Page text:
The Hugos in “Turmoil” and the Glee Crowd

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There seems to be a contingent of fandom that takes pleasure in any perceived disorder in the Hugo Awards.  They themselves love sf/f, often because they write in the genre themselves, but when it comes to one of the most important awards, it’s almost as if they are excited for its fall from grace, perceived or otherwise.  In some cases, they declare their hope that the award simply dies; in other cases, their public displays of laughter are all the indicators one needs to determine how they feel about the Hugos.  I don’t know why they take pleasure in Hugo controversies.  At first, I thought it might be due to jealousy, since many of these same folks don’t get nominated in any of the categories or rarely see their own nominees appear,[1] but that would make their opinions petty and pathetic rather than detrimental.  I think it goes much deeper than that; they are to the Hugos what the Joker is to Batman:  they just want to see the world burn.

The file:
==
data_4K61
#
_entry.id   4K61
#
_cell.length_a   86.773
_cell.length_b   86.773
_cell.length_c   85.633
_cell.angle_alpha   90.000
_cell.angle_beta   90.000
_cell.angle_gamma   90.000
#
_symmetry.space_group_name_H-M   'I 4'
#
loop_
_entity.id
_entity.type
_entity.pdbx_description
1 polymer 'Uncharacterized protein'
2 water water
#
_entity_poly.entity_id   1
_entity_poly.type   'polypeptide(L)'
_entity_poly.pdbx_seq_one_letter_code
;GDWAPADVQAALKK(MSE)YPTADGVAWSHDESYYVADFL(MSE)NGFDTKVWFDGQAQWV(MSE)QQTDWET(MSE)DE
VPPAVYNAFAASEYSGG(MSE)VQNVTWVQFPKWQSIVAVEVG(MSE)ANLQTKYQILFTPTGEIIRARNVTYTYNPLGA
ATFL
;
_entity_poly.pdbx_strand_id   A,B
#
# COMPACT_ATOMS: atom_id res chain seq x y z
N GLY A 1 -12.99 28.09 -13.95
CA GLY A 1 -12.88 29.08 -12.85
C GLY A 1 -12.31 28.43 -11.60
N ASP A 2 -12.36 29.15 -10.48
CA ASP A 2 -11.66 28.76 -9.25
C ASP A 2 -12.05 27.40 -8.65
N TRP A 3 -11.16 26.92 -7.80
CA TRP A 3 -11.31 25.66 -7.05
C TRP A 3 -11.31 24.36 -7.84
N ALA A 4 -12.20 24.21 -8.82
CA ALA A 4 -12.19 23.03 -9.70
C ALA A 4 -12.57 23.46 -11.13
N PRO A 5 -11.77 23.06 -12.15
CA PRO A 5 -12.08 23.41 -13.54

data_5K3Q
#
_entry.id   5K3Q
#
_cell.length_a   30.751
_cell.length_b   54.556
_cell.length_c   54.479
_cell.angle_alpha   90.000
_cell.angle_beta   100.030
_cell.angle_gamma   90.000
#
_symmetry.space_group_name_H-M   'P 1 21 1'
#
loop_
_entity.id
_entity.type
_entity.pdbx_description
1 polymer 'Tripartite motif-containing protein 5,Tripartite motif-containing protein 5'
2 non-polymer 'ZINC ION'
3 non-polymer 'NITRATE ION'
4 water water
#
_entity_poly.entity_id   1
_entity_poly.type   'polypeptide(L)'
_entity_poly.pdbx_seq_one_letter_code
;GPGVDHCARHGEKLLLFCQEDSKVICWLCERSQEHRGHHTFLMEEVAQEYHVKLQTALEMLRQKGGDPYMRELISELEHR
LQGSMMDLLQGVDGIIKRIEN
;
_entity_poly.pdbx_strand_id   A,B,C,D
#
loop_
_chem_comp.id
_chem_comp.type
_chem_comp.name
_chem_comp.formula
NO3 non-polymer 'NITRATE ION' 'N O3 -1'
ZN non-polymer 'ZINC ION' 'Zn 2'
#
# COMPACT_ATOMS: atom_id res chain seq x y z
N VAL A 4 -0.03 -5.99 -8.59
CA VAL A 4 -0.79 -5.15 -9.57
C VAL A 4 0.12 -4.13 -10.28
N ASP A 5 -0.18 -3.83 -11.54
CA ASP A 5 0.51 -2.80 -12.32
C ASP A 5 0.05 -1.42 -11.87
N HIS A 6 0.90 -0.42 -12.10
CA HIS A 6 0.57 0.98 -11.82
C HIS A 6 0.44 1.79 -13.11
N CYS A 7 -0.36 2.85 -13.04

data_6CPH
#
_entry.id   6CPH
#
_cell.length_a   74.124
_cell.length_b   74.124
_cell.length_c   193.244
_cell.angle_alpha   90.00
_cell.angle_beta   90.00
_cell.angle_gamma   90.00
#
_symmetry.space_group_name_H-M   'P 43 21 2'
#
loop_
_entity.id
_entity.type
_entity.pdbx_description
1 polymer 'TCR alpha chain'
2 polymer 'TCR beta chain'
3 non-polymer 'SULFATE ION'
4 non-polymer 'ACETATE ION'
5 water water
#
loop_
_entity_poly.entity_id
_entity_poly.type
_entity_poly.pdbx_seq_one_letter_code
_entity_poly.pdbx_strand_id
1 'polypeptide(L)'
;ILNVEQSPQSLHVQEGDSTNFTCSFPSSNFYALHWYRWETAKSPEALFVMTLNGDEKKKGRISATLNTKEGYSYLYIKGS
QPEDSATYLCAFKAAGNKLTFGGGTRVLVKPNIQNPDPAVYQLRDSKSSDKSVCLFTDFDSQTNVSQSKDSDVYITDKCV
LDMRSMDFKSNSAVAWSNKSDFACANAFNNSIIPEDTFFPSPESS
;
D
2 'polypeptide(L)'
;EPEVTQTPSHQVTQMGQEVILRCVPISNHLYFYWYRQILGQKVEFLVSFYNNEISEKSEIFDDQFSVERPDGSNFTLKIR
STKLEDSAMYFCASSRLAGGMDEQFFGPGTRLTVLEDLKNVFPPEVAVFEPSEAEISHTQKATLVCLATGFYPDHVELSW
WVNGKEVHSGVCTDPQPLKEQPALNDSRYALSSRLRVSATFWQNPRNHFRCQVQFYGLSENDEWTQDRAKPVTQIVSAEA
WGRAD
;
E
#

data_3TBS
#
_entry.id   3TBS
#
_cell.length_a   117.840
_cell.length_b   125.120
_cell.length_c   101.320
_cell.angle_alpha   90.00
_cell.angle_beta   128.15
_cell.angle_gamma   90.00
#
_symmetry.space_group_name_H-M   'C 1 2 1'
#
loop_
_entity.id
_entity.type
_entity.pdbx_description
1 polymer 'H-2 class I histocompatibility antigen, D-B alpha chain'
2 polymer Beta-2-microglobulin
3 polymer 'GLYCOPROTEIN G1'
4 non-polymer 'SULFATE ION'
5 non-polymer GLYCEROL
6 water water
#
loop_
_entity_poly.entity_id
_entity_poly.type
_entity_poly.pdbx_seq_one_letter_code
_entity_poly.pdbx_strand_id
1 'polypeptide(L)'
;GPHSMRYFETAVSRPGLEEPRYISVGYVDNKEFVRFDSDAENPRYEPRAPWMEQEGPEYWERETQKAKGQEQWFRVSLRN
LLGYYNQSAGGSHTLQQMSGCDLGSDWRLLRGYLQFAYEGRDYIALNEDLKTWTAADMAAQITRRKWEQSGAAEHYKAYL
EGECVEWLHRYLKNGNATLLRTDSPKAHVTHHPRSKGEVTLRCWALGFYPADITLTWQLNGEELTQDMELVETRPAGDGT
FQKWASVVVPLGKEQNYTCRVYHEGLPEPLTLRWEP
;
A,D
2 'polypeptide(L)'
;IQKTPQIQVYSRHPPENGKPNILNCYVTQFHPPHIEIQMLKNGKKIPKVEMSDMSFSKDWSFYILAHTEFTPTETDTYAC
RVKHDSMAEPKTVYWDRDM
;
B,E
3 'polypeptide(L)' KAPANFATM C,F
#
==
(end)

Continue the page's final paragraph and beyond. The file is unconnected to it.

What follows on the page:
This attitude should bother any of us who care about this genre for a number of reasons.  First, while the Hugos may not be the arbiter of quality they are traditionally thought to be — indeed, they never were, being a semi-populist award from the start — they do remain an important feature of the sf/f genre.  They are not, as some Hugo-lovers might suggest, the end-all-be-all of sf/f awards, in no small part because there are so many other awards which are equally important, though not necessarily as visible; the Hugos also fall short due to their very nature, which will by necessity critically alienate anyone who doesn’t value semi-populist views of what’s “best” in this genre.  But they are important, even in a limited, fandom-bloc-oriented sense.  The idea that these awards should die is, as such, like asking the genre to amputate its arm.